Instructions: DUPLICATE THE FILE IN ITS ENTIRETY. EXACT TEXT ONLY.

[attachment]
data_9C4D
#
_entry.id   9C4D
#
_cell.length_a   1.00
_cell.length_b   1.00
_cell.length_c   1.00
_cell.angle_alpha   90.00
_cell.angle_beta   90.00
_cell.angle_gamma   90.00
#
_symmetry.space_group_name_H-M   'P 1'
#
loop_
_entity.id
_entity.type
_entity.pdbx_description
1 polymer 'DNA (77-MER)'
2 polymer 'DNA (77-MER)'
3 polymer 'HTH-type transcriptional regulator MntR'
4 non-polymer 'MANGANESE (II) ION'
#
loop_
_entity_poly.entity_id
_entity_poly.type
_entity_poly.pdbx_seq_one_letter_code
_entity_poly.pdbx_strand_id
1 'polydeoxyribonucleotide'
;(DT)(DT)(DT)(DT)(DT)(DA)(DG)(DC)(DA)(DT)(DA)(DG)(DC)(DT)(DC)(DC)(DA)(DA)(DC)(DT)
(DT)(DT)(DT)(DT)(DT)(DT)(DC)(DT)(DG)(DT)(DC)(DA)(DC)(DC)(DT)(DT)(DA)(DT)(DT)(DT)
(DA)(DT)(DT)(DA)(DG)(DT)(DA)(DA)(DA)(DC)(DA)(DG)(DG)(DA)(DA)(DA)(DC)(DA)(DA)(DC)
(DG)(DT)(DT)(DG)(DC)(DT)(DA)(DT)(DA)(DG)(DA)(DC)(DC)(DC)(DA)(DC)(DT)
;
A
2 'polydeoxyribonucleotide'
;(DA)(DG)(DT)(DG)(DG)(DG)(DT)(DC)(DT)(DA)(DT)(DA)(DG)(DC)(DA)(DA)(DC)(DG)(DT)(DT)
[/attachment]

data_9C4D
#
_entry.id   9C4D
#
_cell.length_a   1.00
_cell.length_b   1.00
_cell.length_c   1.00
_cell.angle_alpha   90.00
_cell.angle_beta   90.00
_cell.angle_gamma   90.00
#
_symmetry.space_group_name_H-M   'P 1'
#
loop_
_entity.id
_entity.type
_entity.pdbx_description
1 polymer 'DNA (77-MER)'
2 polymer 'DNA (77-MER)'
3 polymer 'HTH-type transcriptional regulator MntR'
4 non-polymer 'MANGANESE (II) ION'
#
loop_
_entity_poly.entity_id
_entity_poly.type
_entity_poly.pdbx_seq_one_letter_code
_entity_poly.pdbx_strand_id
1 'polydeoxyribonucleotide'
;(DT)(DT)(DT)(DT)(DT)(DA)(DG)(DC)(DA)(DT)(DA)(DG)(DC)(DT)(DC)(DC)(DA)(DA)(DC)(DT)
(DT)(DT)(DT)(DT)(DT)(DT)(DC)(DT)(DG)(DT)(DC)(DA)(DC)(DC)(DT)(DT)(DA)(DT)(DT)(DT)
(DA)(DT)(DT)(DA)(DG)(DT)(DA)(DA)(DA)(DC)(DA)(DG)(DG)(DA)(DA)(DA)(DC)(DA)(DA)(DC)
(DG)(DT)(DT)(DG)(DC)(DT)(DA)(DT)(DA)(DG)(DA)(DC)(DC)(DC)(DA)(DC)(DT)
;
A
2 'polydeoxyribonucleotide'
;(DA)(DG)(DT)(DG)(DG)(DG)(DT)(DC)(DT)(DA)(DT)(DA)(DG)(DC)(DA)(DA)(DC)(DG)(DT)(DT)